Flood protection or overseas aid? A false choice

Help UK
Over the festive period, I saw the image on the right on a social media site, stating, against a backdrop of flooded housing:

It’s time to STOP sending money abroad and help people in the UK now. LIKE, COMMENT or SHARE if you agree?

A comment under the image mentioned:

…the 250 million we are giving to India to fund their Space Programme.

Oh dear. Where to start? Call me an old pedant, but I’m naturally suspicious of any entreaty which feels the need to include block capitals. But that’s just one of my little foibles.

My mind boggled at the idea that we are giving “250 million” to India to fund their Space Programme. It took just a quick Google to see where that came from. Our old friend the Daily Mail had a remarkably thoroughly, if one-sidedly, researched article on 15th February 2015 which was headlined as follows:

EXCLUSIVE: Lunar-cy! India gets enough cash in British aid to allow it to send a £250million rocket to the moon… even though government promised to stop it

Do you see what they did there? The first line of the article clarified this a little:

The UK is to give India another quarter of a billion pounds in aid by 2019 – the same amount New Delhi spent to launch its first mission to put a man on the moon.

Ah. So, the UK is not giving “250 million…to India to fund their Space Programme”. We are investing in projects in India, where the total outlay is roughly the same as the amount which India spends on their space programme.
It should be said that the Indian space programme produces benefits which help the fight against poverty, such as in predicting tumultuous weather events.

UK aid in India has gone towards helping the very poorest in society. The BBC’s Justin Rowlatt has an excellent report here which explains the great poverty in India and how British aid has helped fund projects with some of the most marginalised people in the entire country. He visits a community of Muslims and untouchables – Dalits – in Bihar, the poorest state in India:

We were ushered into a dim house off the tangle of streets that make up the small town of Biharsharif. Thirty women, many with babies and infants in tow, had gathered to meet us.
In one corner was a huge pile of dried cowpats – a store of fuel for cooking and to warm houses in the cold winter months.
The women are part of a community organisation – set up by a local NGO called the Poorest Areas Civil Society programme (PACS) – which receives funding from the British government.
The idea, says Arti Verma who runs the project, is to make sure these women – and millions like them across the country – access the money and services that are available to them from the Indian government.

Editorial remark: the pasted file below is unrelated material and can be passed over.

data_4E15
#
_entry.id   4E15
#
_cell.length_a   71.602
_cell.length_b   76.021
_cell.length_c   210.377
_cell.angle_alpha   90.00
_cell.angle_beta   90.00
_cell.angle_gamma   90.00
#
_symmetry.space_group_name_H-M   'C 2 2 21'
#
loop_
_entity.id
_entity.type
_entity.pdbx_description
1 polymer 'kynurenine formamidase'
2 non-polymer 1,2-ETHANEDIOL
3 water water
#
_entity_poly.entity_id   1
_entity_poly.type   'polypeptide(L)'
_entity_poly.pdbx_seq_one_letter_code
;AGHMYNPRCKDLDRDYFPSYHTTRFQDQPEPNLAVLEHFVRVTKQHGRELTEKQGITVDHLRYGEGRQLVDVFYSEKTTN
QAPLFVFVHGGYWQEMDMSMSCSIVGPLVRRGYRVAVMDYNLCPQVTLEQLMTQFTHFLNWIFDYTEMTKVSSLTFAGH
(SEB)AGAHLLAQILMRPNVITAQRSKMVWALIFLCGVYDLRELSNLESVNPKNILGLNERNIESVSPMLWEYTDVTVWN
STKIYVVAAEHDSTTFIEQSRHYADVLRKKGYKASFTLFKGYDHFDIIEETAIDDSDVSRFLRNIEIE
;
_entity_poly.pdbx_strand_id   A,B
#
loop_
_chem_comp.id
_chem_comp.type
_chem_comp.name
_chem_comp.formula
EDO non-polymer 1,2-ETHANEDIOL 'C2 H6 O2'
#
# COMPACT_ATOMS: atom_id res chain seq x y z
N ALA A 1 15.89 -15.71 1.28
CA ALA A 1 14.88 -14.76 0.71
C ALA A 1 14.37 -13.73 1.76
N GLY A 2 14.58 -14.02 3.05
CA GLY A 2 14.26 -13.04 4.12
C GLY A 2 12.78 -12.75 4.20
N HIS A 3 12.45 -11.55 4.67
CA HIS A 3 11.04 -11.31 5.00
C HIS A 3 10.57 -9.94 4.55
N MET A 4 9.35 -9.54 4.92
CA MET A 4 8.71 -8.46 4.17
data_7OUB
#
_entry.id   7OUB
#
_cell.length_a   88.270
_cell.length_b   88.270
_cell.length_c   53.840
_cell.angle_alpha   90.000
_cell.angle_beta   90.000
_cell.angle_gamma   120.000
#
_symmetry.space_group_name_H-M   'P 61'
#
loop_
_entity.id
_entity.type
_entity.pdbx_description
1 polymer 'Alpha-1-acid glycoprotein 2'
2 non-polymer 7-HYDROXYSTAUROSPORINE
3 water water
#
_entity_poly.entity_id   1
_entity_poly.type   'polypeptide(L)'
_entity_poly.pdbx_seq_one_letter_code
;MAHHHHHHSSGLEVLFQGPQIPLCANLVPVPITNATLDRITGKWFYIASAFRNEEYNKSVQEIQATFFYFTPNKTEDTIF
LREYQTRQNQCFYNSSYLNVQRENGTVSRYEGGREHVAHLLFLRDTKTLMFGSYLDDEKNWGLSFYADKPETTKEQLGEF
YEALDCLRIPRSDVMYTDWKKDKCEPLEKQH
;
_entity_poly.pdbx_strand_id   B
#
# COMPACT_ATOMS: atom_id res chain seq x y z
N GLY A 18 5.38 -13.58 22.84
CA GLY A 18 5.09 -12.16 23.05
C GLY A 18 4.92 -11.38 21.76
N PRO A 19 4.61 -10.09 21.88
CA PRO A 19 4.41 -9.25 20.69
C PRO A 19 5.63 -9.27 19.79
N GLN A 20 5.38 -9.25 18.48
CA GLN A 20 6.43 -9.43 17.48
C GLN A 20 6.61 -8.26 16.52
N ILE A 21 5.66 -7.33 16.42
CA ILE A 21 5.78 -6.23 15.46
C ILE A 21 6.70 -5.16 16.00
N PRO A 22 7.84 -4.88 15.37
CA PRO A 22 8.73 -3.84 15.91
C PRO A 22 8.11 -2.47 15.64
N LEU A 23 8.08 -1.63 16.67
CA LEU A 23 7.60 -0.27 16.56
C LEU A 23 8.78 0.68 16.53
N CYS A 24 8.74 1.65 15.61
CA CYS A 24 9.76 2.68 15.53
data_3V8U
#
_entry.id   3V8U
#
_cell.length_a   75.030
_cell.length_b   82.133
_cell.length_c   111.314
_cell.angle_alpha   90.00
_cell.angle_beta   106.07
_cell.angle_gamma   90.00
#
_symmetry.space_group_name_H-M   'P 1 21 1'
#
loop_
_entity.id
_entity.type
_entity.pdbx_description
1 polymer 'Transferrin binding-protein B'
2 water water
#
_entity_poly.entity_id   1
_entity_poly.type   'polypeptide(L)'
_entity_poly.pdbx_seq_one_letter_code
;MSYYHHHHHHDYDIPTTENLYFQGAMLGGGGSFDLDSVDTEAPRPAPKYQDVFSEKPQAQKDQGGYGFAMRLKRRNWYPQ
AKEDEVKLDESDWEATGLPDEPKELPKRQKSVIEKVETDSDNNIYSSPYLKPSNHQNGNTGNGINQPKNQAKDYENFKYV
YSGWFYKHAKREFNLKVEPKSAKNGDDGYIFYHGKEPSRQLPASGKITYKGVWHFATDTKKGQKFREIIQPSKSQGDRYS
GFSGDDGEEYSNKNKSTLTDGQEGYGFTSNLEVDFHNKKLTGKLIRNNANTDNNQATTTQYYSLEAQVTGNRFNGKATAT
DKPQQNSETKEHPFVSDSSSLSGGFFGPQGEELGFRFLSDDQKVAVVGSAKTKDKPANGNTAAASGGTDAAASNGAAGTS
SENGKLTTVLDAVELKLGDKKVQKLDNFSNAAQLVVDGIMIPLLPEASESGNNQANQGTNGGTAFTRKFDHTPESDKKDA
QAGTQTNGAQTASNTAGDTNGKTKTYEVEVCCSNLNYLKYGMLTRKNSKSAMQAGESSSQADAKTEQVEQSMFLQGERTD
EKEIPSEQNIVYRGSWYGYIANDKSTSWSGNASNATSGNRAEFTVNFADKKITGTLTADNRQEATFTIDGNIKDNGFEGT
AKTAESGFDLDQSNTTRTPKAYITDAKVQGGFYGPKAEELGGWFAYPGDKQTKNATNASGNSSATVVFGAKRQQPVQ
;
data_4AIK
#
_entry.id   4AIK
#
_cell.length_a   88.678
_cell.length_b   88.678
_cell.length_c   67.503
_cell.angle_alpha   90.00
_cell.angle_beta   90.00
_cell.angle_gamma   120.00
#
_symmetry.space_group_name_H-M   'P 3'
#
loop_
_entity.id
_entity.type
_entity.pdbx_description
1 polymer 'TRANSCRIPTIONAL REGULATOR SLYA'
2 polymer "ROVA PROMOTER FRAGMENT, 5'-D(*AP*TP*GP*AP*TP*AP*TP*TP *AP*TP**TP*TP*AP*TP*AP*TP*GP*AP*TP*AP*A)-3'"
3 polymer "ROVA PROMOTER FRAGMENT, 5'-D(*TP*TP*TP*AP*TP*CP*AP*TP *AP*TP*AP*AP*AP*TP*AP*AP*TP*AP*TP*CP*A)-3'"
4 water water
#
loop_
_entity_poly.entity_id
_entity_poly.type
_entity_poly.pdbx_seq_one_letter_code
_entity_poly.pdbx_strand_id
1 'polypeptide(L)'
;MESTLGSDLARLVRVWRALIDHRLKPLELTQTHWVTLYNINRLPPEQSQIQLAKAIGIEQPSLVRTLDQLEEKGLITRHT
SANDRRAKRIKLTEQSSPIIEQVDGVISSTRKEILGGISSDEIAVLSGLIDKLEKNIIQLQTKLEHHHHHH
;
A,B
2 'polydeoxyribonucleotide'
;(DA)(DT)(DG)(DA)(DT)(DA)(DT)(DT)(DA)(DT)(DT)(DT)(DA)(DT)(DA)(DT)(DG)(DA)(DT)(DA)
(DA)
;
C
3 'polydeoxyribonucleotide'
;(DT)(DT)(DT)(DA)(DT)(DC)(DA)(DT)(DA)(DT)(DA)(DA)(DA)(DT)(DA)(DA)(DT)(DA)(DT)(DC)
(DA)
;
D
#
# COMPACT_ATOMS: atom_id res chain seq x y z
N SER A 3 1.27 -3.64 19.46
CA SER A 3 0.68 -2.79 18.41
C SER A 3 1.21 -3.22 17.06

“Basically we work with the communities from the marginalised background and we make them aware of their rights and entitlements related to health, education, livelihood,” she explained.
A key objective is to make sure they deliver their babies in hospital, giving both mother and baby a much better chance of survival. Until recently few did, anxious that because of caste or religion they might be discriminated against in hospital.

British support for India is now being phased over from “aid” to “technical assistance”, a point which the Mail fiercely disputes.

We can be extremely proud that the UK is sticking to its commitment to spend 0.7% of its GDP on international development projects. We are helping some of the poorest people in the world at the cost of about ten pence from an average taxpayer per day. We’re in the top three for transparency on what we spend abroad. The Independent has stated that:

In 20 years, the number of people living on less than £1 a day halved from 43% of the world’s population in 1990, to 21% in 2010. Add that to the 10m boys and girls who went to school last year because of UK aid, as well as the 48 million children immunised from preventable diseases such as pneumonia and diarrhoea…

It’s not beyond the wit of a sophisticated society such as the UK to be able to properly fund flood protection and give aid to the poorest in the world and do the myriad of other things the government does. It is in the finest traditions of the UK that we show generosity to the poorest communities in the world.